As for Alonso, who knows? Behind his 36 homers and 119 RBI was a guy who had some issues in Triple-A. For those concerned about Frazier striking out too much (23.7% in 2018), Alonso struck out more than him (25.9% in Triple-A) against lesser competition. He also hit just .260 in Triple-A, which was partially the result of his .344 BABIP in Double-A stabilizing. Sure, we all know Alonso has tremendous power, but the issue is whether he is as complete a hitter as he is purported to be. Judging from his peripherals, including a high pull rates last year, he may not be, and certainly not against shifting Major League teams.

When you take defense into account, you wonder not if Alonso is ready, but just how much of an upgrade over Frazier he could be. In fact, you legitimately have to question if he’s even an upgrade. Even with Alonso’s work ethic, the odds are in Frazier’s favor.

Overall, Frazier is a good, but albeit flawed player. He’s not hitting for as high average, he strikes out at a high clip, and at 32, he’s leaving the prime of his career. We know all of this not just because those are his stats, but those are the negatives which are constantly brought up when his contributions are being marginalized.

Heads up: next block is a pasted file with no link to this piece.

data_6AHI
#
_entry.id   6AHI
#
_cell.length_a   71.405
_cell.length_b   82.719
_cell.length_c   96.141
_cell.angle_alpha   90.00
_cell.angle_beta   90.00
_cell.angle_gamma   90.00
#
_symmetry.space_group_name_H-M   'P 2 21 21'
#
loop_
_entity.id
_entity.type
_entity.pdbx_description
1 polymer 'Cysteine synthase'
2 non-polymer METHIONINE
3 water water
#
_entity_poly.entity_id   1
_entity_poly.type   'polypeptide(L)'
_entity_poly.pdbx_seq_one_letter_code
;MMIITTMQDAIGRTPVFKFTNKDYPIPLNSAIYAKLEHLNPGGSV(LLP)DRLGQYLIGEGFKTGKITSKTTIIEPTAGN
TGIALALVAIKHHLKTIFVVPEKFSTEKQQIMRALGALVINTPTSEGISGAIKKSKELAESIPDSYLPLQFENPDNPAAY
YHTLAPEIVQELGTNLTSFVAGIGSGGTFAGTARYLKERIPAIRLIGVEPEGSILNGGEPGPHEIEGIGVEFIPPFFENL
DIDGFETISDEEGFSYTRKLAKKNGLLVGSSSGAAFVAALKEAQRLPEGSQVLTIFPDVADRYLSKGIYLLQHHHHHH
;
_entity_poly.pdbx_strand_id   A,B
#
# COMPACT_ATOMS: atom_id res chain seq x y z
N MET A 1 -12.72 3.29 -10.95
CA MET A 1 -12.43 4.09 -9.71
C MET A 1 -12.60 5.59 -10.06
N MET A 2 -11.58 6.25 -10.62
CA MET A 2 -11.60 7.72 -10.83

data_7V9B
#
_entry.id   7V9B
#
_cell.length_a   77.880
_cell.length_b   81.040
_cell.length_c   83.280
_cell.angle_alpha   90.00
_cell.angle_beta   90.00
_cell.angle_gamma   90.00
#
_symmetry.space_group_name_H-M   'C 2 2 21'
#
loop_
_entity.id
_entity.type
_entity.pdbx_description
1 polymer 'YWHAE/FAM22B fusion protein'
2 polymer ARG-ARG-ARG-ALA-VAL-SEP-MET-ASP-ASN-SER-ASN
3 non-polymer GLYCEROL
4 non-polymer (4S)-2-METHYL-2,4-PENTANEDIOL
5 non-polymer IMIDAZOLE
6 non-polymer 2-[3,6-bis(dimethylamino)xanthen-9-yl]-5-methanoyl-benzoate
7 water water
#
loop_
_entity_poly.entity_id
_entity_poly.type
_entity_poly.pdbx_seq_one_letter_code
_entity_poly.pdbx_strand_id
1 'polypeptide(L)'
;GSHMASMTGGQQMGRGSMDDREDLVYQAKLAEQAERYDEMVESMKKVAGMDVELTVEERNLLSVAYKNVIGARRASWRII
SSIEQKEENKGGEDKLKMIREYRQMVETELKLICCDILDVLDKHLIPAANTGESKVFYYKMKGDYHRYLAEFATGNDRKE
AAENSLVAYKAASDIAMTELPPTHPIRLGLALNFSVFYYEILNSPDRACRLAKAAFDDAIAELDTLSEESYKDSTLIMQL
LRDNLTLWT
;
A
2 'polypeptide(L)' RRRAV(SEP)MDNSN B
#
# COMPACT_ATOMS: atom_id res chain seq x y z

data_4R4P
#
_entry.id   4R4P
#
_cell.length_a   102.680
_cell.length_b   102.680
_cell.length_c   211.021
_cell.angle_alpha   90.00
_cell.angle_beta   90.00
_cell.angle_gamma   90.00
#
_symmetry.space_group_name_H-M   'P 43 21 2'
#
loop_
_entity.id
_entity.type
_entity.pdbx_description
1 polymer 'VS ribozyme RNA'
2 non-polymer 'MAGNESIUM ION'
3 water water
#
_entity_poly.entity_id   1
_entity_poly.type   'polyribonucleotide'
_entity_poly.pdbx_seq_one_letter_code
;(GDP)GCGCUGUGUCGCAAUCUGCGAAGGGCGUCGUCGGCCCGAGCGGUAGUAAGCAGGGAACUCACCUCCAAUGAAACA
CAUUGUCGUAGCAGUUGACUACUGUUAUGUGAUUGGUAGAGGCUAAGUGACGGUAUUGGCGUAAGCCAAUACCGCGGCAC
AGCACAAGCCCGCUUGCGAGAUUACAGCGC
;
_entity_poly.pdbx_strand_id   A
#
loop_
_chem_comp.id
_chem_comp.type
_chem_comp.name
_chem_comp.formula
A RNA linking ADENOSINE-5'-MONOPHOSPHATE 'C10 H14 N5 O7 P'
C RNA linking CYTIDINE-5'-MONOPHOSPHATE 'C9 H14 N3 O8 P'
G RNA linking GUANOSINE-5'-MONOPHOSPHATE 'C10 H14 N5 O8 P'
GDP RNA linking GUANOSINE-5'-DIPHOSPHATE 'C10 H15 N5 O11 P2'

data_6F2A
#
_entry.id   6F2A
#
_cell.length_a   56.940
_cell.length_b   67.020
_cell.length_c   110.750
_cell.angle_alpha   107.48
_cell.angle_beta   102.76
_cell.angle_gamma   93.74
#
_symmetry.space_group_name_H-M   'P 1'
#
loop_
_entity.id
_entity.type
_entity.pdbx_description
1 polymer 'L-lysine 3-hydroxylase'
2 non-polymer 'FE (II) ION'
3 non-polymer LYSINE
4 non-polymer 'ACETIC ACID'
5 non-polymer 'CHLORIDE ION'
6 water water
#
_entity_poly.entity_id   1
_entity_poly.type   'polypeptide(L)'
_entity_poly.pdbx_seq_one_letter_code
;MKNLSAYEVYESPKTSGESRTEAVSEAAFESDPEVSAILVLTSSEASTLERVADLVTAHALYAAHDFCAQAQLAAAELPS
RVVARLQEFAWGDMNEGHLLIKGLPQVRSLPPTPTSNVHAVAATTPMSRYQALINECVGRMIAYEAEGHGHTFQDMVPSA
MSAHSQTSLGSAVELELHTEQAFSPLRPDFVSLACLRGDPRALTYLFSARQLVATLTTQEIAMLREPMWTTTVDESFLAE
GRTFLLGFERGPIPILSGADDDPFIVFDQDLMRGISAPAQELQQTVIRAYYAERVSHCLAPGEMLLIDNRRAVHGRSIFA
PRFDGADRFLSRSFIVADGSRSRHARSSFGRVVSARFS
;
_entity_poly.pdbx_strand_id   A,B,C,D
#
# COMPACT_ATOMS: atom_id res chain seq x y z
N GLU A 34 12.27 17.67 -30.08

Ultimately, with Frazier, the Mets have a good player. He’s not an All Star. However, he’s the type of guy who gives you power at the bottom of the lineup, good defense in the field, and a positive influence in the clubhouse. He’s a good player who should be starting on Opening Day.

0 thoughts on “Todd Frazier Deserves More Respect”

  1. Gothamist says:

    Wow, I never added it up after the Lowrie signing to compute that there was no playing time or even a roster spot for Frazier.

    Yet there must be some degree of an upderstanding that Cano and Frazier would work out at first base.

    I would have McNeil, Cano and Frazier all work out at first base and with Lowrie returning to SS as a backup in addition to bring occupied with third base reps also.